The era of the empowered patient Knowledge is power, but power must be positively channelled to deliver healthy outcomes



Harnessing the power of ‘virtual patient influencers’ to engender positive patient behaviors

They say that knowledge is power and the internet provides patients with unlimited access to information on cancer. Information that in the past was only available to healthcare professionals is now free flowing and within everyone’s reach. Informed patients are increasingly becoming strong self-advocates who want a greater say in their treatment. It is now possible for patients to become mini experts on everything from diagnosis, prognosis and latest breakthroughs in treatment.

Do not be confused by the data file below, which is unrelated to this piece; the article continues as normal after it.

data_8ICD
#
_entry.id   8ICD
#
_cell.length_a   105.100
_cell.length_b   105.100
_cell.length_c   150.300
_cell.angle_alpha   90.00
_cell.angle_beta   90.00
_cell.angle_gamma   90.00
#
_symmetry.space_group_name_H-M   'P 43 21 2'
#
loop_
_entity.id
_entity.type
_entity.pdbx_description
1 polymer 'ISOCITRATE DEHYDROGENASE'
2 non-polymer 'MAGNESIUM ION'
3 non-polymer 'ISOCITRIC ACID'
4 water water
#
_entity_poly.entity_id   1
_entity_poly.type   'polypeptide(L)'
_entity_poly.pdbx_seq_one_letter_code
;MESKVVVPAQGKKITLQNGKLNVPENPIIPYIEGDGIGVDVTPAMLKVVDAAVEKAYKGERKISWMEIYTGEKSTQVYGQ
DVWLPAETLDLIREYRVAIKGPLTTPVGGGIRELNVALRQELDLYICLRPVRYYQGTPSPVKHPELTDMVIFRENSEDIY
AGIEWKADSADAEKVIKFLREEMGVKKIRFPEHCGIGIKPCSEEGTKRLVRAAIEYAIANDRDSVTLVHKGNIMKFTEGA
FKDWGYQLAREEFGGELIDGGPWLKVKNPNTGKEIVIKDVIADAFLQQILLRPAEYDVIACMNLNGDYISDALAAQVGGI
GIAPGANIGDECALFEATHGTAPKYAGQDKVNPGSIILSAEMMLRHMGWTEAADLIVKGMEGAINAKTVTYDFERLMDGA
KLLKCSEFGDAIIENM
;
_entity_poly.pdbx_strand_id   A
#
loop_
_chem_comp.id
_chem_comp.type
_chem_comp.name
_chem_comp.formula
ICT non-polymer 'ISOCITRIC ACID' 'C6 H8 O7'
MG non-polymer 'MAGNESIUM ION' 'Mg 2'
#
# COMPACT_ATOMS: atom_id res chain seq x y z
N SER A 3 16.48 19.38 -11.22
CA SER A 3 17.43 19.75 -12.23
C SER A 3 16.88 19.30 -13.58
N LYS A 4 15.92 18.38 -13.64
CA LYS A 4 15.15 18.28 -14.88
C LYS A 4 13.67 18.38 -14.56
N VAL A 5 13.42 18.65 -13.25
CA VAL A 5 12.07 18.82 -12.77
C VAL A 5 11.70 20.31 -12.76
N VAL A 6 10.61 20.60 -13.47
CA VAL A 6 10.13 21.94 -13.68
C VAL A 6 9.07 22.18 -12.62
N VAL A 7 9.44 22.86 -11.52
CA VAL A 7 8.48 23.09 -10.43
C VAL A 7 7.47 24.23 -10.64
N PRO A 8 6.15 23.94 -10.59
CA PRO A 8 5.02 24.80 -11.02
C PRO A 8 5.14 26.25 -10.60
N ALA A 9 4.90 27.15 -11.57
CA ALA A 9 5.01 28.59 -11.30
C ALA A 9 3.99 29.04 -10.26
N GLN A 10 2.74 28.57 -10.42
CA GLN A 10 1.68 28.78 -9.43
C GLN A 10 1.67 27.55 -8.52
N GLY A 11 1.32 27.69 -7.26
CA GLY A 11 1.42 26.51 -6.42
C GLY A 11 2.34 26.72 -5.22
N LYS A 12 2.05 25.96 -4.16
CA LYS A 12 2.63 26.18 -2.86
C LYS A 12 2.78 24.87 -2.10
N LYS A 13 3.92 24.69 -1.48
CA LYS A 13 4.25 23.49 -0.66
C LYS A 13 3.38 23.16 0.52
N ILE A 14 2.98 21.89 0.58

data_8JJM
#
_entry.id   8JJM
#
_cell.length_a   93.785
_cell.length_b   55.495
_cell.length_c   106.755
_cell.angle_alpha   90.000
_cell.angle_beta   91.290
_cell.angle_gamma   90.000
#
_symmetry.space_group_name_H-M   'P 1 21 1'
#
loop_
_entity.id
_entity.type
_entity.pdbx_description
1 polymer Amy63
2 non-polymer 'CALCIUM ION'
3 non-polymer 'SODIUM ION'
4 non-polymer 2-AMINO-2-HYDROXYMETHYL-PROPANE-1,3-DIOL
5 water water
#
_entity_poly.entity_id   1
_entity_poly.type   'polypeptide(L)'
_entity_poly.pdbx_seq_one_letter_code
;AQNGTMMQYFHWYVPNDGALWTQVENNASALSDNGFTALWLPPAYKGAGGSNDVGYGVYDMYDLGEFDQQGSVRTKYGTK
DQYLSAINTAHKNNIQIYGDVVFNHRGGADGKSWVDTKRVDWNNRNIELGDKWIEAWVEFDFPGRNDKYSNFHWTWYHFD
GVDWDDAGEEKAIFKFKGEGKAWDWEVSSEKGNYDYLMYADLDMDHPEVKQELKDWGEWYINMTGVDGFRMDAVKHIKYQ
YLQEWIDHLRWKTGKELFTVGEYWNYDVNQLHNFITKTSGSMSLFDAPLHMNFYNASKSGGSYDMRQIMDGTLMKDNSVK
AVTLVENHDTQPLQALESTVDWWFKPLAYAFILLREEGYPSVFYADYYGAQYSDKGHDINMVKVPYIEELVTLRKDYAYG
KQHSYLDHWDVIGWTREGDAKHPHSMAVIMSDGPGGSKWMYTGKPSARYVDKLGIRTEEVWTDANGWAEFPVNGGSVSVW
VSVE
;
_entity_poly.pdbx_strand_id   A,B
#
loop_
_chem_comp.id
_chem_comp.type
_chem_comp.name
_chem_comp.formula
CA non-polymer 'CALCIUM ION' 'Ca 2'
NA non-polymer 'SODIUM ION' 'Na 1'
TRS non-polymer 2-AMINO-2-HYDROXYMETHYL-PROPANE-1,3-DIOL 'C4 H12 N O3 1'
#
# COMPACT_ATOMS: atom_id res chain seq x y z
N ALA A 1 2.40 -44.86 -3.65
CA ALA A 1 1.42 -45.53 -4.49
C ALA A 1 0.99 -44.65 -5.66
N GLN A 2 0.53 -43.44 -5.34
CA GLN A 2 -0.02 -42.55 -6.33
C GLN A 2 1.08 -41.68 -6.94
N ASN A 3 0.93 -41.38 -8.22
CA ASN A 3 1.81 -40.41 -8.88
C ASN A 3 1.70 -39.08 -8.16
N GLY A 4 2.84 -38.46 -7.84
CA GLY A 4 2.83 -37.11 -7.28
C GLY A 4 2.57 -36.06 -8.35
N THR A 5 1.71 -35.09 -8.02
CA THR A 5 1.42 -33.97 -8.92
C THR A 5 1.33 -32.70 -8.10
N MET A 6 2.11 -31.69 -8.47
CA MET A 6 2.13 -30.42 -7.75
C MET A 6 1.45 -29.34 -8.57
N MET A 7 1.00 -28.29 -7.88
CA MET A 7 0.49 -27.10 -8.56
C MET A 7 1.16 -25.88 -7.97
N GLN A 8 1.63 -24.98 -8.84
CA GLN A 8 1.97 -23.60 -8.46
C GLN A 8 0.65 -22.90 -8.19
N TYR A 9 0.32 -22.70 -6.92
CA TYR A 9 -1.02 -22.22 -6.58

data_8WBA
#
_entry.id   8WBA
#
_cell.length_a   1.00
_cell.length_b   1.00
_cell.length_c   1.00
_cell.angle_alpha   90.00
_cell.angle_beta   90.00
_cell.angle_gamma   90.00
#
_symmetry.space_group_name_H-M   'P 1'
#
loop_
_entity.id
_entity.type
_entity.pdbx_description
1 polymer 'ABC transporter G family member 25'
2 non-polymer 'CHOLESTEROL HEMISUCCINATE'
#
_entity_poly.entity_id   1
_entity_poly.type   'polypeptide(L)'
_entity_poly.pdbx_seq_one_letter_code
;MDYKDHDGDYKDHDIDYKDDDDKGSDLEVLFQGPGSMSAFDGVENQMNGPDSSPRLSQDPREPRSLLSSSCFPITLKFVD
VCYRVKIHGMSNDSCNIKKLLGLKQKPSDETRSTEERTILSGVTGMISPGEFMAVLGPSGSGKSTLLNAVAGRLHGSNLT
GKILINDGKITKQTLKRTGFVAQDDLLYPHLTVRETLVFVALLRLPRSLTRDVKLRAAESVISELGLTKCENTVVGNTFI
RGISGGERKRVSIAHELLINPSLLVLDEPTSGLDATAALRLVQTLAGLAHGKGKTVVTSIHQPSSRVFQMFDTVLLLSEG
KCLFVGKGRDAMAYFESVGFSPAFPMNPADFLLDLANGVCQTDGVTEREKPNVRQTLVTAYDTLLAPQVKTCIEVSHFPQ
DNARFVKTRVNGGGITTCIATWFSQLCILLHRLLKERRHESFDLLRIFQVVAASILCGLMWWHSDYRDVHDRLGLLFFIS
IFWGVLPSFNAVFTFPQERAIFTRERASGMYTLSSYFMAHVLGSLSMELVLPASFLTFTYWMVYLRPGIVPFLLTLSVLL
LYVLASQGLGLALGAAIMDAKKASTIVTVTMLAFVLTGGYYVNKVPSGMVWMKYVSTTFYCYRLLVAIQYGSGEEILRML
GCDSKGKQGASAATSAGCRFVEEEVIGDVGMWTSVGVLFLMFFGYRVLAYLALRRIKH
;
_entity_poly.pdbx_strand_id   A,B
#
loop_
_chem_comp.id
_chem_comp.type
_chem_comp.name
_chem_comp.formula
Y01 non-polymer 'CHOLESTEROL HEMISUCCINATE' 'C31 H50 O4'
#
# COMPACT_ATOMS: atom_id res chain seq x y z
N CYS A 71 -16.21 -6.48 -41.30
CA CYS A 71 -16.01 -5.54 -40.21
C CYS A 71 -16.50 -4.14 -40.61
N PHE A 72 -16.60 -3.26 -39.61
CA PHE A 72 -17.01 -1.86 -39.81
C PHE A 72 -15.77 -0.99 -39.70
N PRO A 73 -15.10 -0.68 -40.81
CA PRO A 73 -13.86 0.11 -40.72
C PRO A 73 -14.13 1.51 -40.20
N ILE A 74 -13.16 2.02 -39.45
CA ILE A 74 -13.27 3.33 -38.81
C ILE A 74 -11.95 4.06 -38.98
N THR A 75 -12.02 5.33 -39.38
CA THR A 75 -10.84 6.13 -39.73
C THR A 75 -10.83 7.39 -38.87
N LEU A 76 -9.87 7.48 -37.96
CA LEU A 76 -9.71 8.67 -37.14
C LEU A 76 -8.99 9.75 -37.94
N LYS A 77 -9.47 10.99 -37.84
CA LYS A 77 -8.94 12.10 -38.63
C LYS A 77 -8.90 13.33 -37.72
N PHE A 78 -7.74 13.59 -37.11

Digital is also driving patient-topatient connectivity. Social media facilitates an open and two way dialogue whereby patients and caregivers can share treatment experiences and advice. While knowledge may be power, as Einstein once said, “a little knowledge can (also) be dangerous”. Growing patient empowerment can sometimes come at a cost. A number of studies have shown that increasing confidence can lead patients to make reckless decisions, such as not taking their cancer treatments properly. Such behavior is often fuelled by reinforcement from ‘friends’ in their social network.


Cancer therapy has traditionally been dominated by IV treatments, however oral agents are increasingly used, and this means non adherence is becoming a growing concern. Our research highlighted examples of patients who follow the advice of other patients about the risk of recurrence (e.g. breast cancer patients who have had a lumpectomy). Such patients equipped with little knowledge have taken the decision to discontinue long term cancer treatments.